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I know that it is possible to prove that the Fourier transform $\displaystyle\mathcal{F}: (L^1(\mathbb R),\|\cdot\|_1) \to (\{f\in C(\mathbb R): \lim_{|x|\to\infty} f(x) = 0\}, \|\cdot\|_\infty)$ is not surjective using the open mapping theorem. But how is it done exactly? I know that $\mathcal{F}$ is continuous. Applying the open mapping theorem, $\mathcal{F}$ would be an open mapping if it was surjective. So we have to show that $\mathcal{F}$ is not open, right? But how do we do this?

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The Fourier transform maps $L^1$ injectively into $C_0.$ If the map were onto, then it would be open by the open mapping theorem. Hence the inverse of the FT would be continuous on $C_0.$ Because these are linear operators on normed linear spaces, it would follow that there exists a constant $c>0$ such that $\|\mathcal {F}(f)\|_\infty \ge c \|f\|_1$ for all $f\in L^1.$ To show this fails, you need to show there is a sequence $f_n$ in $L^1$ such that $\|f_n\|_1 = 1$ for all $n,$ while $\|\mathcal {F}(f_n)\|_\infty \to 0.$ (I can't remember how to do this at the moment. In the case of the FT on the circle, you can take $f_n = D_n/\|D_n\|_1,$ where $D_n$ is the $n$th Dirichlet kernel.)

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  • $\begingroup$ Thank you! I am thinking a while about it know. Couldn't construct a sequence yet but at least I know now in which direction I have to think. I appreciate your help very much. $\endgroup$ – Lukas Betz May 8 '15 at 19:05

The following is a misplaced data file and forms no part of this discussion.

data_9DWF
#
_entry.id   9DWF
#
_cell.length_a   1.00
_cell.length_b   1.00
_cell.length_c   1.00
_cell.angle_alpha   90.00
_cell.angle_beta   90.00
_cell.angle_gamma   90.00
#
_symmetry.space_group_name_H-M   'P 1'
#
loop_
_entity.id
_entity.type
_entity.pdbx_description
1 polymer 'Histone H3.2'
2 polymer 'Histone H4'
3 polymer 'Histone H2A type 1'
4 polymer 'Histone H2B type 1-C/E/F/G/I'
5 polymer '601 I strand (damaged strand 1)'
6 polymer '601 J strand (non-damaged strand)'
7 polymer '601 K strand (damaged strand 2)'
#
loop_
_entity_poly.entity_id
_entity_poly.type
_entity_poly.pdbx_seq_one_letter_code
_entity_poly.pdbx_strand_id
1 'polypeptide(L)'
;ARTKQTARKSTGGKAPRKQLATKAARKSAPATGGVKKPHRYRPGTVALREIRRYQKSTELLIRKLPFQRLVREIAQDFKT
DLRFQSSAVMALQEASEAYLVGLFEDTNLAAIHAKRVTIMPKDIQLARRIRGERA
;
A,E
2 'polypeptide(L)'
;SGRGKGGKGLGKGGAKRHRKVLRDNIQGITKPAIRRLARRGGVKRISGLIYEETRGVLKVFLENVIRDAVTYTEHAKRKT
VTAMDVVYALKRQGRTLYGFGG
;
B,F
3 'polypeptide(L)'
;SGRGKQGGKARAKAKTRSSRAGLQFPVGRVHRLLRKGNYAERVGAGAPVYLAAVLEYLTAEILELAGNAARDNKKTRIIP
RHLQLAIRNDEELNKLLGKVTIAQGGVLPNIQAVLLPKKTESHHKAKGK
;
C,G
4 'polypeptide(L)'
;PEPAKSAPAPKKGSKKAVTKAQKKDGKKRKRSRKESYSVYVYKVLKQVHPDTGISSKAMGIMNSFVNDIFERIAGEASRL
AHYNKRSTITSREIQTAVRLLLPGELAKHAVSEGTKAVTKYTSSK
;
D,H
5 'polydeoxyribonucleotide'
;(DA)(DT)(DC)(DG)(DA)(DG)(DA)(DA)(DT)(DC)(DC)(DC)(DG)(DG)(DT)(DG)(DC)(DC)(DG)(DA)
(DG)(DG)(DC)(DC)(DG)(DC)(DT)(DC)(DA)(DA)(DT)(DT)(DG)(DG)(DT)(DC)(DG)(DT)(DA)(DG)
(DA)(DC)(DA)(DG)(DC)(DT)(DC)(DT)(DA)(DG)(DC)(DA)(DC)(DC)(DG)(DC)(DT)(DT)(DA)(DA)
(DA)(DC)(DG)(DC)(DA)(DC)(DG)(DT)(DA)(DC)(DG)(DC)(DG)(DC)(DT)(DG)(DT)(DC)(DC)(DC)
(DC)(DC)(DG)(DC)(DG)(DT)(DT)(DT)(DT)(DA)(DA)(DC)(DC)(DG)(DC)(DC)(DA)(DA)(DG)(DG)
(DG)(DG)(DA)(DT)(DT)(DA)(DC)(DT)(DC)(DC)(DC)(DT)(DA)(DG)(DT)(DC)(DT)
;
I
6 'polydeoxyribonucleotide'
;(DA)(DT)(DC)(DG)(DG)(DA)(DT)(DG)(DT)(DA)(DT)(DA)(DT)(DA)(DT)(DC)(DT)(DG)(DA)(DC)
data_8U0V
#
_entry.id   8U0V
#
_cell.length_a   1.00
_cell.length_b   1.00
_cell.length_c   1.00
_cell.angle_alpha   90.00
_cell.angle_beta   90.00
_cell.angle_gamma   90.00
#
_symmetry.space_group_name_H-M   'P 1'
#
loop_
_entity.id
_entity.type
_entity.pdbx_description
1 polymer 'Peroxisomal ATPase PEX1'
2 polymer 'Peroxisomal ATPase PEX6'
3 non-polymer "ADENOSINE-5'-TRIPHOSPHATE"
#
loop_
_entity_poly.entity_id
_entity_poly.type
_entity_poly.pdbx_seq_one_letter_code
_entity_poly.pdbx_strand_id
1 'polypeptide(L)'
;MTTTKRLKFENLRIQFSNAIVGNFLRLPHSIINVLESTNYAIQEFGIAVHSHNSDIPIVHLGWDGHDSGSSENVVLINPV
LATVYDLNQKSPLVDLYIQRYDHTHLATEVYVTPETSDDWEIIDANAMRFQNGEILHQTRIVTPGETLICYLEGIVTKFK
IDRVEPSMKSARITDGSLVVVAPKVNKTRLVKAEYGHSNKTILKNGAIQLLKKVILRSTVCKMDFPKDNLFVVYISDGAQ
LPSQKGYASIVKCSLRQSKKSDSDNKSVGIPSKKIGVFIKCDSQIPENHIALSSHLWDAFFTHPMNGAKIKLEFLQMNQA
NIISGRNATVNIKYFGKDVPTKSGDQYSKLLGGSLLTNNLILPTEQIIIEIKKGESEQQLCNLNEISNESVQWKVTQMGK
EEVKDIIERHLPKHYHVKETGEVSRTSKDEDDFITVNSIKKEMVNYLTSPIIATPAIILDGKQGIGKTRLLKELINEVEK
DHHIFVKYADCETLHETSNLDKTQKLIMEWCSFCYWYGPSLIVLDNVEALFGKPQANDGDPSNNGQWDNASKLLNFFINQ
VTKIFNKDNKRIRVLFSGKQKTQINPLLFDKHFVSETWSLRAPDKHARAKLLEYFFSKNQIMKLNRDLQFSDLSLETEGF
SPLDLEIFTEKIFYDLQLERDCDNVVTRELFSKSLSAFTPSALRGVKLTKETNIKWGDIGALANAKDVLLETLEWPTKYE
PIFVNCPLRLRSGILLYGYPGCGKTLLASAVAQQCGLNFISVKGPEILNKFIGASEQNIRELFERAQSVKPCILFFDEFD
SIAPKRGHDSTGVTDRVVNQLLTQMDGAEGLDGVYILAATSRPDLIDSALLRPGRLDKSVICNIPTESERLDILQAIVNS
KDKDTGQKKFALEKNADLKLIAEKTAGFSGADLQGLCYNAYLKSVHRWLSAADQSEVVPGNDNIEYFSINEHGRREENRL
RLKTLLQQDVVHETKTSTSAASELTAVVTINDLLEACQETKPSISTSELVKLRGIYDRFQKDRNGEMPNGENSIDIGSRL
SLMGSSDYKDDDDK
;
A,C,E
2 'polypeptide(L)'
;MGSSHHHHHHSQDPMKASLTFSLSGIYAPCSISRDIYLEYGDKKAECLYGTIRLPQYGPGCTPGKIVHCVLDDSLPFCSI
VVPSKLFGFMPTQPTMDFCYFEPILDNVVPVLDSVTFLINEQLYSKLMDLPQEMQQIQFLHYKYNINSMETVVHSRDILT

• $\begingroup$ I think I got it now. Let $\displaystyle\phi_{\epsilon} := \frac{1}{2\epsilon}\exp(-\left|\frac{x}{\epsilon}\right|)$. Then $\displaystyle\mathcal{F}(\phi_\epsilon)(x) = \frac{1}{1+(\epsilon x)^2}$. Hence $\mathcal{F}(\chi_{[-1,1]}\ast \phi_\epsilon) = \frac{2\sin}{id}\mathcal{F}(\phi_\epsilon)\in L^1$. For $\epsilon \to 0$ however the $L^1$-Norm of $\frac{2\sin}{id}\mathcal{F}(\phi_\epsilon)$ explodes while the Supremumnorm of $\mathcal{FF}(\chi_{[-1,1]}\ast \phi_\epsilon)$ is bounded. Should work, right? $\endgroup$ – Lukas Betz May 8 '15 at 22:04
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    $\begingroup$ @LeBtz: It works. $\endgroup$ – Giuseppe Negro May 14 '15 at 15:20
  • $\begingroup$ @GiuseppeNegro: Thanks for having a look on it! $\endgroup$ – Lukas Betz May 14 '15 at 15:41
  • $\begingroup$ @LeBtz: You are welcome. The main idea, as you righfully found, is that the function $\sin x /x$ has infinite $L^1$ norm and its Fourier transform has finite $L^\infty$ norm. $\endgroup$ – Giuseppe Negro May 14 '15 at 16:24

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